|Best Overall||Old Town Sportsman Discovery Solo||SEE IT||
A lightweight canoe with high-capacity storage and is easy to paddle and ready to fish.
|Best Inflatable||Advanced Elements Straight Edge Angler Pro||SEE IT||
Combines great performance, solid construction, and smart fishing features.
|Best Square Stern||Esquif Heron||SEE IT||
Has incredible capacity, durable construction, and the option to use an outboard motor.
We may earn revenue from the products available on this page and participate in affiliate programs. Learn More ›
Canoes have probably carried more people to more places than any other paddlecraft. Weekend paddlers and backcountry adventurers appreciate the canoe’s high capacity, low weight, and shallow draft. While canoes are great for carrying a ton of gear and a couple friends, they usually lack fishing features. However, manufacturers have developed fishing canoes with rod holders, gear tracks, and greater stability to make purpose-built fishing canoes. To make finding one easier, I tested the best fishing canoes on the market that should fit your fishing style and needs.
- Best Overall: Old Town Sportsman Discovery Solo
- Best Inflatable: Advanced Elements StraightEdge Angler Pro
- Best Square Stern: Esquif Heron
- Best for Standing: NuCanoe Flint
- Best Budget: Lifetime Wasatch
Things to Consider Before Buying a Fishing Canoe
According to Webster’s dictionary, a canoe is, “a light, narrow boat with both ends sharpened that is usually propelled by a paddle.” Canoes come in many sizes and styles, so it helps to recall the basic elements all canoes have in common. There are canoes for long distances, canoes for after-work getaways, and with paddle fishing’s growth in popularity, there are now great canoes for fishing.
Fishing canoes aren’t as popular as sit-on-top kayaks, but anglers looking to pack camping gear, load the family, and paddle backwaters will find that a canoe has more capability when it comes to these criteria. Regardless of your fishing endeavors, you’ll want to consider these factors below to choose the best fishing canoes for your needs.
Stability is the most important quality in a canoe for fishing. A wider canoe with a flatter bottom is more difficult to tip over. Also, moving the seat lower in the boat improves stability when you’re paddling or trolling.
With a wide-open deck from stern to bow, a canoe has plenty of space to store tackle, hunting gear, or camping equipment. This design also increases capacity, so a canoe can carry more weight than a rotomolded kayak. Add a second seat, and a canoe has room for another angler, a couple kids, or a pet.
A canoe’s biggest advantage is minimal weight. Canoes use less material than most sit-on-top fishing kayaks, making them lighter without sacrificing storage capacity. Not only does the light weight make transporting the canoe easier, it’s also possible to carry one overland to reach distant fishing holes.
Most fishing kayaks are made of rotomolded or thermoformed plastic. These materials are tough but not as durable as the advanced materials used to make a canoe. The best fishing canoes are constructed of multi-layer plastic and composite materials that are almost impossible to damage and easy to repair.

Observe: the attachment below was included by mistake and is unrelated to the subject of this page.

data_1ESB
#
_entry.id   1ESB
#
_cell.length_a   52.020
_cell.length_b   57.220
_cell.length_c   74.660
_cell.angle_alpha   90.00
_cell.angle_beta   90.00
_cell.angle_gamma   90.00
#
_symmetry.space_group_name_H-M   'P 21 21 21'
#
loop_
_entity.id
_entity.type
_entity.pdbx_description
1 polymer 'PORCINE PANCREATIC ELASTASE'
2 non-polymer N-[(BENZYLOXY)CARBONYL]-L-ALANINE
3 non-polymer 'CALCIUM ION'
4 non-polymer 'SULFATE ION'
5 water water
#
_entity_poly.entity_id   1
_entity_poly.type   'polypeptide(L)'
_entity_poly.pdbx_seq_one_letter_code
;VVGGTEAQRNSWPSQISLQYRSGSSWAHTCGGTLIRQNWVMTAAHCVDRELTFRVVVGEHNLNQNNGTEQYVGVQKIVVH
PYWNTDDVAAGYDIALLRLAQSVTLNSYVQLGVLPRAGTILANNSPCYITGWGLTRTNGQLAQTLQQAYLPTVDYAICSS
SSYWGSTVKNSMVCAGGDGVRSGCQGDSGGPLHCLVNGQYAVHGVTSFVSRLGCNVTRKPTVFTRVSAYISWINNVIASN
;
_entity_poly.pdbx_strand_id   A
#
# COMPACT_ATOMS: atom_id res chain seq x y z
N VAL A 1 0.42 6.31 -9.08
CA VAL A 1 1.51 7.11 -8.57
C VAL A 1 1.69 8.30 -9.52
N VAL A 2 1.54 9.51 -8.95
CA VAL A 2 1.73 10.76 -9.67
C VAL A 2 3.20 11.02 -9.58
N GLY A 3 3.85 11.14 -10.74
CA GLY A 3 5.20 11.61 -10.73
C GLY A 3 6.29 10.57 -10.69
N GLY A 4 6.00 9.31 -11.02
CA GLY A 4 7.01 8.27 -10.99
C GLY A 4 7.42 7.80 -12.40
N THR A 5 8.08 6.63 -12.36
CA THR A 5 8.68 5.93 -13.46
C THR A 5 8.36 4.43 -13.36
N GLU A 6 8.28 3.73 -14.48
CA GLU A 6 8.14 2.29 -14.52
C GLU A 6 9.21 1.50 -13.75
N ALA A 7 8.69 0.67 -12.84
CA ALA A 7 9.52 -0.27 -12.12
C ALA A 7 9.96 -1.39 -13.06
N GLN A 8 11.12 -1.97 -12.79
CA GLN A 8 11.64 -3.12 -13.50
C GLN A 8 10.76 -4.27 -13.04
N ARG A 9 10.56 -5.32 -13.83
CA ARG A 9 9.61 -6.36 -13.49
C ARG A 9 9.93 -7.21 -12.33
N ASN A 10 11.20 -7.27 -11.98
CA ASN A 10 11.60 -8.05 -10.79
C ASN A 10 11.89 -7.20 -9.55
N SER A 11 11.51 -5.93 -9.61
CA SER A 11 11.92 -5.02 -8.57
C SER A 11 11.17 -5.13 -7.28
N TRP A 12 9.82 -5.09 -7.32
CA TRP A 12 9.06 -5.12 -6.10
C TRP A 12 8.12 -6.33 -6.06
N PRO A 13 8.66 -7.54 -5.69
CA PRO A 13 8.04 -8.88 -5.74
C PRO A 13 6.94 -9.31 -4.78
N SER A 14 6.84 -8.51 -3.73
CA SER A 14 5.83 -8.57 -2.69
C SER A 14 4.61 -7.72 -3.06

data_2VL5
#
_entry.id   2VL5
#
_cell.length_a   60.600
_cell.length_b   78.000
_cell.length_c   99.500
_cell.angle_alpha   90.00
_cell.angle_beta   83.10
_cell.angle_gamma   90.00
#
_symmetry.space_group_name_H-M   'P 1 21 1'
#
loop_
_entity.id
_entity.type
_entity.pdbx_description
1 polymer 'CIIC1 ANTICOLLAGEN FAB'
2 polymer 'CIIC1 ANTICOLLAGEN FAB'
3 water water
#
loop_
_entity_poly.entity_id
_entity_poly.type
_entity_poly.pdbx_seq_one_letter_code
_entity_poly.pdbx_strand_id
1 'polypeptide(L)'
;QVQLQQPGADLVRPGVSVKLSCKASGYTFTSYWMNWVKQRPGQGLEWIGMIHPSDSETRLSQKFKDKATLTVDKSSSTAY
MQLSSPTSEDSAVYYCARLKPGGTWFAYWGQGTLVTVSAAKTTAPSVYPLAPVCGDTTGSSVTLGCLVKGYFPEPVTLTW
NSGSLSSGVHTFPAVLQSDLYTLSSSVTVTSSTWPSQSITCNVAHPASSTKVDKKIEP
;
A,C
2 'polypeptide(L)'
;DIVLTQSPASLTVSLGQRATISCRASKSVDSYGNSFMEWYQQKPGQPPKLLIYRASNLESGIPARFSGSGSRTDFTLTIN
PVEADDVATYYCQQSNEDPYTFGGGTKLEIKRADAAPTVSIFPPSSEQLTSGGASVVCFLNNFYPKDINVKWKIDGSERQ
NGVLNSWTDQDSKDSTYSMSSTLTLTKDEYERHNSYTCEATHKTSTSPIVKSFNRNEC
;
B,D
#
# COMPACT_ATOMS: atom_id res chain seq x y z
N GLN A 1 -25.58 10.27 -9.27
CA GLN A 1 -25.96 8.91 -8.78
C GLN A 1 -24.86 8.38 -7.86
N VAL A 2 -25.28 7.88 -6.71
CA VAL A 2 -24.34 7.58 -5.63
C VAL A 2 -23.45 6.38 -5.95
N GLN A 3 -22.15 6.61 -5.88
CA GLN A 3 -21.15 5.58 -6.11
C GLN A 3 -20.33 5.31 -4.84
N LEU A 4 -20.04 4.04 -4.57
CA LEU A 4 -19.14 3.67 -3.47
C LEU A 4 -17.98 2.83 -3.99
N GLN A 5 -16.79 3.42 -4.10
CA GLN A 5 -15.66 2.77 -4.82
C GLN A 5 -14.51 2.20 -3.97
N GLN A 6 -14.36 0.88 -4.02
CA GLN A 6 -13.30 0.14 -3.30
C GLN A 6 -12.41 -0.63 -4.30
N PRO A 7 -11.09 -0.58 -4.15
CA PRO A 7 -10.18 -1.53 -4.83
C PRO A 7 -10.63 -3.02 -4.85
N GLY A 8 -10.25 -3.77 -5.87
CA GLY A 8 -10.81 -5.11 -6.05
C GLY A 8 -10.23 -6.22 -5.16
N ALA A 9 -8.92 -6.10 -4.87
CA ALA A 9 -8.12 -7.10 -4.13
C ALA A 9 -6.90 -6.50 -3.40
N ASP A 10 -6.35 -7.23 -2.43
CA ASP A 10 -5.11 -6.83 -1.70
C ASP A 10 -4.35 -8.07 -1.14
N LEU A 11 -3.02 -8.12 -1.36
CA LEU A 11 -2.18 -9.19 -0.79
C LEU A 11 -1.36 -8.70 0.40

Canoes for fishing come with accessories to make rigging easy. Wider twarts and gunnels allow the angler to install rod holders. Look for space behind the seat to add a gear crate with vertical rod holders.
Best Overall: Old Town Sportsman Discovery Solo
Old Town Canoes & Kayaks
- Weight: 56 pounds
- Dimensions: 11-feet, 9-inches long x 32.5-inches wide
- Materials: Three-layer polyethylene
Why It Made the Cut
The Old Town Sportsman Discovery Solo has everything you want in a fishing canoe: lightweight, high-capacity storage, it’s easy to paddle, and is ready to fish.
- Comfortable seat
- Rod holders
- Gear tracks
- Only available in single-seat model
A hybrid between a canoe and a kayak, the Old Town Sportsman Discovery Solo has the best features of both platforms. From the canoe side of the family, the Discovery Solo has an open cockpit, 56-pound weight, and 354-pound capacity. On the kayak side, the Discovery Solo has a single seat and foot braces to paddle with a double-blade kayak paddle.
To improve stability, the Discovery Solo has a concave hull that pushes volume to the outside while maintaining straight-line paddling performance. Because of this design, you can easily stand and fish in the Discovery Solo. Under the seat, there’s room to store a tackle tray, and rod holders behind the seat are angled for trolling or rod storage. Gear tracks offer an easy place to add elevated rod holders or electronics and accessories. The short waterline and low weight make the Discovery Solo great for quick trips to hard-to-reach fishing areas. I can throw the boat over my shoulder, grab a paddle and fishing rod, and hike a short distance to the water. In addition to easy trips, I like to load the Discovery Solo with camping, fishing, and hunting equipment for longer adventures.
Read Next: Best Fishing Kayaks Under $1,000
Best Inflatable: Advanced Elements StraightEdge Angler Pro
- Weight: 45 pounds
- Dimensions: 10-feet, 6-inches long X 38.5-inches wide
- Materials: Multi-layer PVC
Why It Made the Cut
The Advanced Elements StraightEdge Angler Pro combines great performance, solid construction, and smart fishing features. And the inflatable design and carrying case make it easy to pack or transport.
- Packs into a carry case
- Drop stitch floors
- Multiple air chambers
- Aluminum accessory mounts and hull inserts
- Too small for long-distance paddling
I’ve tested tons of inflatable canoes, kayaks, and standup paddleboards, and the biggest factor that affects performance is rigidity. The StraightEdge Angler Pro uses three air chambers to increase rigidity. Two low-pressure air chambers create the gunnels and a third, drop-stitch panel creates the floor. Drop stitch chambers allow the user to inflate the panel to a higher air pressure and further increase stiffness. The aluminum frame also increases the canoe’s rigidity, and the bars offer space to mount rod holders, electronics, and other accessories. This sturdy platform also incorporates a comfortable frame seat that sits a few inches off the deck and has a high back to provide plenty of support.
Inflatable kayaks are so tough they’re popular for bouncing down rocky rivers. The StraightEdge Angler Pro uses puncture- and tear-resistant PVC material that’s reinforced at high-impact areas, so you can be confident on the roughest and rockiest waters. One of the biggest upsides to inflatable canoes is their packability. This small boat packs into a duffle bag that’s easy to roll or carry. It’s one of the few boats I’ve tested that easily goes in and out of the carrying case. I like to take the StraightEdge Angler Pro on vacation. And if you want to take the boat to distant fishing destinations, you can easily check the packed canoe as luggage.